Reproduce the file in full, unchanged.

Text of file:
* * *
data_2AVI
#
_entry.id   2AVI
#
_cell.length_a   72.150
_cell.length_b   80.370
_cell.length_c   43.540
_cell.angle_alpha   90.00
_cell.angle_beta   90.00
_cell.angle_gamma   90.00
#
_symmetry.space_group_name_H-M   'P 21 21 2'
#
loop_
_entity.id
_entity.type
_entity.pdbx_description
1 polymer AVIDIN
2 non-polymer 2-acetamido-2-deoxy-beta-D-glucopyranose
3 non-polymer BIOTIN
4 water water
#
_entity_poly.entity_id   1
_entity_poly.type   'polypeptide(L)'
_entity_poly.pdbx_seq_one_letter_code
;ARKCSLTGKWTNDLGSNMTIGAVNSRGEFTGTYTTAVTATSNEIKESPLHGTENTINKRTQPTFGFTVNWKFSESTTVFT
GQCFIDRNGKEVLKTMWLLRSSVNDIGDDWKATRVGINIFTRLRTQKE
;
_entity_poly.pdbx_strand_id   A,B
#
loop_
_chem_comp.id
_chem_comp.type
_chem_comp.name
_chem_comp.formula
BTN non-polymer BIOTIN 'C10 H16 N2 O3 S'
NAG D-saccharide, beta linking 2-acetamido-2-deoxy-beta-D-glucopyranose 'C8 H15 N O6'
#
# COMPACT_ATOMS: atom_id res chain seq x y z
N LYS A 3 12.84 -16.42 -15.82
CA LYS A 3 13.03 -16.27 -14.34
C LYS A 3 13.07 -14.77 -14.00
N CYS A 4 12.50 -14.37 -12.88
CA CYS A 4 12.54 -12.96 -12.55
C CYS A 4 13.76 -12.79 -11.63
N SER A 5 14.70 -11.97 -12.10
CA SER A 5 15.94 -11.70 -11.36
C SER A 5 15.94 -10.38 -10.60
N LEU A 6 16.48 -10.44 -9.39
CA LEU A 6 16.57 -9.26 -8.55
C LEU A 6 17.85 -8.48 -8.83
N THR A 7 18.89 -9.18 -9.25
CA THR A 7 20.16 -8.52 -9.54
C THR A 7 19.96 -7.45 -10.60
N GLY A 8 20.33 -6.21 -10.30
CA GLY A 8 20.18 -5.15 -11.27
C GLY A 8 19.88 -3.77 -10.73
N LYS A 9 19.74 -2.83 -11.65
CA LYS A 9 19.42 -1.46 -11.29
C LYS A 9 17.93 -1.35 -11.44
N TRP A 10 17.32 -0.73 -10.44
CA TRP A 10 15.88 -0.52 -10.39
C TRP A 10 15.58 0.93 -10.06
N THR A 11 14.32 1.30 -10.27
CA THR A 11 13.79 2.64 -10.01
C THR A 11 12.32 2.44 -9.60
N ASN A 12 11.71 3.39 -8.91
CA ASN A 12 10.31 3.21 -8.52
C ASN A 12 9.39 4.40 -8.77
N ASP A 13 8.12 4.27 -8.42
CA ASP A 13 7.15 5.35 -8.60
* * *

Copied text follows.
data_2AVI
#
_entry.id   2AVI
#
_cell.length_a   72.150
_cell.length_b   80.370
_cell.length_c   43.540
_cell.angle_alpha   90.00
_cell.angle_beta   90.00
_cell.angle_gamma   90.00
#
_symmetry.space_group_name_H-M   'P 21 21 2'
#
loop_
_entity.id
_entity.type
_entity.pdbx_description
1 polymer AVIDIN
2 non-polymer 2-acetamido-2-deoxy-beta-D-glucopyranose
3 non-polymer BIOTIN
4 water water
#
_entity_poly.entity_id   1
_entity_poly.type   'polypeptide(L)'
_entity_poly.pdbx_seq_one_letter_code
;ARKCSLTGKWTNDLGSNMTIGAVNSRGEFTGTYTTAVTATSNEIKESPLHGTENTINKRTQPTFGFTVNWKFSESTTVFT
GQCFIDRNGKEVLKTMWLLRSSVNDIGDDWKATRVGINIFTRLRTQKE
;
_entity_poly.pdbx_strand_id   A,B
#
loop_
_chem_comp.id
_chem_comp.type
_chem_comp.name
_chem_comp.formula
BTN non-polymer BIOTIN 'C10 H16 N2 O3 S'
NAG D-saccharide, beta linking 2-acetamido-2-deoxy-beta-D-glucopyranose 'C8 H15 N O6'
#
# COMPACT_ATOMS: atom_id res chain seq x y z
N LYS A 3 12.84 -16.42 -15.82
CA LYS A 3 13.03 -16.27 -14.34
C LYS A 3 13.07 -14.77 -14.00
N CYS A 4 12.50 -14.37 -12.88
CA CYS A 4 12.54 -12.96 -12.55
C CYS A 4 13.76 -12.79 -11.63
N SER A 5 14.70 -11.97 -12.10
CA SER A 5 15.94 -11.70 -11.36
C SER A 5 15.94 -10.38 -10.60
N LEU A 6 16.48 -10.44 -9.39
CA LEU A 6 16.57 -9.26 -8.55
C LEU A 6 17.85 -8.48 -8.83
N THR A 7 18.89 -9.18 -9.25
CA THR A 7 20.16 -8.52 -9.54
C THR A 7 19.96 -7.45 -10.60
N GLY A 8 20.33 -6.21 -10.30
CA GLY A 8 20.18 -5.15 -11.27
C GLY A 8 19.88 -3.77 -10.73
N LYS A 9 19.74 -2.83 -11.65
CA LYS A 9 19.42 -1.46 -11.29
C LYS A 9 17.93 -1.35 -11.44
N TRP A 10 17.32 -0.73 -10.44
CA TRP A 10 15.88 -0.52 -10.39
C TRP A 10 15.58 0.93 -10.06
N THR A 11 14.32 1.30 -10.27
CA THR A 11 13.79 2.64 -10.01
C THR A 11 12.32 2.44 -9.60
N ASN A 12 11.71 3.39 -8.91
CA ASN A 12 10.31 3.21 -8.52
C ASN A 12 9.39 4.40 -8.77
N ASP A 13 8.12 4.27 -8.42
CA ASP A 13 7.15 5.35 -8.60